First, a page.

Company X does all of the expected 'right things' to build a great team and company. They spend high-end dollars to lure, recruit and then land what they perceive to be the best people to join their company -- sometimes from anywhere in the world. Immediately thereafter, these new employees are armed with expensive training from leading vendor companies on current pertinent subjects. Public relation activities occur, awards and certifications are pursued and achieved, and a reputation for greatness is created in the marketplace. These new people are put onto the teams most needing high caliber, well-trained individuals in order to rock and roll and embellish the company's greatness. The kicker? They don't rock and roll. In fact, they come off as non-union roadies who are allegedly part of the team, rarely seen, nor heard from when needed -- and when they are, their value is questionable. Money down the drain is it? Where did things go wrong? Was it a poor hire? Was it poor training? Wrong project perhaps? What?
First and foremost, look at the leadership. Any team with poor leader will eventually go stale and die due to missing energy, vision, morality, integrity, and trust in the leadership. People have to want to work for the people to whom they answer. If they don't, you have nothing but a collection of cogs showing up for their paycheck. Many leaders, to the loss of themselves, their teams and their companies, fail to recognize and understand their role and impact to team productivity. Leadership is not management -- either you have vision and pro-actively lead people to new places with your energy, inspiration and camaraderie, or you are a maintainer and manager of existing things created by someone else. Either you lead, or you maintain.
If your leader is inspiring and you like the direction the leader is heading, or you just plain believe your leader is straight up and you trust him or her, then you have the right foundation for building a world class team -- first you must trust the leadership. The teams have to believe that the person they are following has vision, morality, integrity, and the best interest of the company and teams in mind. When teams trust leadership, they are foundationally equipped to rock the world. Teams rock as a reflection of their opinions of leadership.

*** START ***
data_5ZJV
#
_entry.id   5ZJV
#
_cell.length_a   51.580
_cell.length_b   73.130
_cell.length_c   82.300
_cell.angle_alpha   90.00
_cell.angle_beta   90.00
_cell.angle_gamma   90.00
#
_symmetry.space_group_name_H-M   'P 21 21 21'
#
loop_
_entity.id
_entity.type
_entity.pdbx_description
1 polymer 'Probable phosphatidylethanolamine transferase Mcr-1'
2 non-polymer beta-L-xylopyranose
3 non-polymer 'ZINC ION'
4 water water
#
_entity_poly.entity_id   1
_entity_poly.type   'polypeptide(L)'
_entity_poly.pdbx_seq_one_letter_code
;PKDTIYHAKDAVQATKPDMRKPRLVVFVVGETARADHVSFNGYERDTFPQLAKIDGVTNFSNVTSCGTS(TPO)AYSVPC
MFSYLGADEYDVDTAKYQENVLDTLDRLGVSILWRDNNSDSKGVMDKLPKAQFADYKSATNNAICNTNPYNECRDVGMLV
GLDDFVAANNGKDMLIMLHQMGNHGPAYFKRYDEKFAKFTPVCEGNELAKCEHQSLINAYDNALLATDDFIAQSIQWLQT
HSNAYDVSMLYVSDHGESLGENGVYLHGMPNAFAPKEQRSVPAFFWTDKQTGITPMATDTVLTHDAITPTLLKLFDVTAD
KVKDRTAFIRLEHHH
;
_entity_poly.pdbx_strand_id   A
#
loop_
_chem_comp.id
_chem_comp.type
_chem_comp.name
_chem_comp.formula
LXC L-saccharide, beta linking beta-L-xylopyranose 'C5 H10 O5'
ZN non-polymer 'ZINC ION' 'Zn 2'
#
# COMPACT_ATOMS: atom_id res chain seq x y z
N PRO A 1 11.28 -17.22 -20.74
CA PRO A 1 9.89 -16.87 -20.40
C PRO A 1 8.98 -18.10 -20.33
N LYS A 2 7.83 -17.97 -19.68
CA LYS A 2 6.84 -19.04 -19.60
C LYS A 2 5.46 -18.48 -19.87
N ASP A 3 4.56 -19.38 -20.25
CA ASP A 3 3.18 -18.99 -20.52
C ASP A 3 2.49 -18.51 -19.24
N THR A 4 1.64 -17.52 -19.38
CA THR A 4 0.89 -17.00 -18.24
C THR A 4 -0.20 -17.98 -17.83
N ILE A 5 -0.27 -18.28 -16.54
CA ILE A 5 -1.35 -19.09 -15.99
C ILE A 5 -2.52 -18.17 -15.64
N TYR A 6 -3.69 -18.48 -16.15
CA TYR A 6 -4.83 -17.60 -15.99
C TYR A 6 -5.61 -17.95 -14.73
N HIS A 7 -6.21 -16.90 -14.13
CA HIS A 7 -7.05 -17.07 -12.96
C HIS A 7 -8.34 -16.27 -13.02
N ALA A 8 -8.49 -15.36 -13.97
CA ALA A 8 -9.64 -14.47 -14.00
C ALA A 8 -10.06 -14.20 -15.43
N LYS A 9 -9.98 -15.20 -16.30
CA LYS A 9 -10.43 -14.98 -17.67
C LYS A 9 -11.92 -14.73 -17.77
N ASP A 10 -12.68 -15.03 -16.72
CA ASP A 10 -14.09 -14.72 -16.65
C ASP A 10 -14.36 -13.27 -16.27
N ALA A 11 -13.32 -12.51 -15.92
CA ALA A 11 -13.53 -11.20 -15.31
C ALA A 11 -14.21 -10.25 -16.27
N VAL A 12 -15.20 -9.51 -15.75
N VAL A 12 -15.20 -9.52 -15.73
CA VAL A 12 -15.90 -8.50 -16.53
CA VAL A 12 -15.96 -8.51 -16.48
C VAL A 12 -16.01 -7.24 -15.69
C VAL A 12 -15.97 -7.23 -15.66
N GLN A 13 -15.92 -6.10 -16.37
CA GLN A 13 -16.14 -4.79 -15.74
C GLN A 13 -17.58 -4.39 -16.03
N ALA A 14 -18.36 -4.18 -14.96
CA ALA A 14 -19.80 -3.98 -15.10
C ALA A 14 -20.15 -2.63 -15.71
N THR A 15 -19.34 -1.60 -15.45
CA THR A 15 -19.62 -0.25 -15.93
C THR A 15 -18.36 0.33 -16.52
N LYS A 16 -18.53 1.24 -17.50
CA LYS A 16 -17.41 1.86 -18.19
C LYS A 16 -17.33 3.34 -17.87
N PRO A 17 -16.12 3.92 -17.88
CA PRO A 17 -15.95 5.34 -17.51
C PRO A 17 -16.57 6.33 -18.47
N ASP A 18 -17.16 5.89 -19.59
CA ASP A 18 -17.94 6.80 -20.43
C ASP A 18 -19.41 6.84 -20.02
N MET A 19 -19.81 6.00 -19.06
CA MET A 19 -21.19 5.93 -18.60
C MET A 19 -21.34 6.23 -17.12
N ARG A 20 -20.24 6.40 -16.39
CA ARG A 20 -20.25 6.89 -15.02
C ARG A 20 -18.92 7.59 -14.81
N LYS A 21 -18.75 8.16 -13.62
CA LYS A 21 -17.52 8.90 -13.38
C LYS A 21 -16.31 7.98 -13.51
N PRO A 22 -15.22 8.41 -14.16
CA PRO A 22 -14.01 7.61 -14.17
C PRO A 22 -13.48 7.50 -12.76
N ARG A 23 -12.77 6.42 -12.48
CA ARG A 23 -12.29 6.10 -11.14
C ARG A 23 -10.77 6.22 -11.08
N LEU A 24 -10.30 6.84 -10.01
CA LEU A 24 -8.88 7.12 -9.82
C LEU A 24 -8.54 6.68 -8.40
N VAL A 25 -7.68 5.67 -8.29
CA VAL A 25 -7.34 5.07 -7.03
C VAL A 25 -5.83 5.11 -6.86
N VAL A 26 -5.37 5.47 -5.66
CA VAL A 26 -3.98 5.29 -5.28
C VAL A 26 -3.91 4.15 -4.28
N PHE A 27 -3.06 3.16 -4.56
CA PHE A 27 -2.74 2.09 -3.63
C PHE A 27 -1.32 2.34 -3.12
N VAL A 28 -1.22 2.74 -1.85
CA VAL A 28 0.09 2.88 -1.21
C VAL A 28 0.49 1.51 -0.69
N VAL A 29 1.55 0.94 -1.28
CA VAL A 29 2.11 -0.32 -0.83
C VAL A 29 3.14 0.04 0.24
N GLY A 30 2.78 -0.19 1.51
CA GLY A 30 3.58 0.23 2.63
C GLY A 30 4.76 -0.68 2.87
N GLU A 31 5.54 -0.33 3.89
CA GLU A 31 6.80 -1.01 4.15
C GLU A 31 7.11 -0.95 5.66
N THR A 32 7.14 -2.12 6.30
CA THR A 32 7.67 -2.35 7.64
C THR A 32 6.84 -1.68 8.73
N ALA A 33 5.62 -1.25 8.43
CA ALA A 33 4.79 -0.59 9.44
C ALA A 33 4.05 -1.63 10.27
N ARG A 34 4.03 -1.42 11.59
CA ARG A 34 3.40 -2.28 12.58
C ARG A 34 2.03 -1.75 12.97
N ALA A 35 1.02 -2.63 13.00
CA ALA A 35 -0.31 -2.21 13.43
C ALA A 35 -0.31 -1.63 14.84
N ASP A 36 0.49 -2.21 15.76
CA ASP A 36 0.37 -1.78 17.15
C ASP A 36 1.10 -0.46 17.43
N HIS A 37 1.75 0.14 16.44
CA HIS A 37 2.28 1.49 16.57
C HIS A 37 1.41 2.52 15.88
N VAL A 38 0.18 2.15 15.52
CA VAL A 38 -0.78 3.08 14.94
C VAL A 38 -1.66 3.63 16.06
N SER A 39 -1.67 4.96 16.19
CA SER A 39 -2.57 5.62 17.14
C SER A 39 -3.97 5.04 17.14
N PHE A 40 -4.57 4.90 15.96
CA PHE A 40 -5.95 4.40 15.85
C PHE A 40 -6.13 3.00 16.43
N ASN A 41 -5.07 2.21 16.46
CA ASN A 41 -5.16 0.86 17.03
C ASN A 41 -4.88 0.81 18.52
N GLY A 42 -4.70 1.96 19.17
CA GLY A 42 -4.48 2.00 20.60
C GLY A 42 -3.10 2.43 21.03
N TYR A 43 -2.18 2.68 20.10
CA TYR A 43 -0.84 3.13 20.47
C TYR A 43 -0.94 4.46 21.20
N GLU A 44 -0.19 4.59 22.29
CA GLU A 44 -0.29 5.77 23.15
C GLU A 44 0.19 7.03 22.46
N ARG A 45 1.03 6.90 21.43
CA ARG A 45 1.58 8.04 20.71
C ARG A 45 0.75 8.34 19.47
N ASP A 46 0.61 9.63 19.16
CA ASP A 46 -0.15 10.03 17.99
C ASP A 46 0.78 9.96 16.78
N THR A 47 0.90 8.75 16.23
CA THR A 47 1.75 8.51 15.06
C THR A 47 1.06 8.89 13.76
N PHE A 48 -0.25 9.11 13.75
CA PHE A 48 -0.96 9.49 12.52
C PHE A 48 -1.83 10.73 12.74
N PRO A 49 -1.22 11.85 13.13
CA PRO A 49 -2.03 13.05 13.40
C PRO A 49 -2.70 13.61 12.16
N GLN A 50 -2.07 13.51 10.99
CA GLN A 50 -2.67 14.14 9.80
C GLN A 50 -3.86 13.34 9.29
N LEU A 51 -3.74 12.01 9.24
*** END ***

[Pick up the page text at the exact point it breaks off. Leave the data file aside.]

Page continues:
On the other hand, if you think your leader is a flake, idiot or you basically just don't respect him or her, should you choose it this will impact your attitude and outlook on life, your productivity and your contribution to the team. In fact, an absence of respect will eventually contribute to individualism and subsequently...chaos. As individualism leads to chaos, do not overlook the impact that one or more negative attitude type individuals may have on a team. In the event you have not given thought to how leadership and attitude impacts team mates, think through it a bit. Study the leadership of any team and you'll see into the future of that team.
What do we say here? People with a poor or non-existent work ethic will always suck wind until they choose otherwise. People with poor attitudes who only see through a glass-half-full lens will always suck the wind out of a good team. Accountability, responsibility, transparency, integrity and commitment aren't just words in the dictionary -- they are characteristics of good people, and in particular, good team-mates. And creativity, positivism, other-centeredness and the pursuit of knowledge are the added strengths that differentiate the teams experienced by most companies and teams composed of rock-stars.
Companies can hire from the best colleges and other perceived great companies and still fail to build the team with good people. Let's face it - it is pretty tough to create great teams.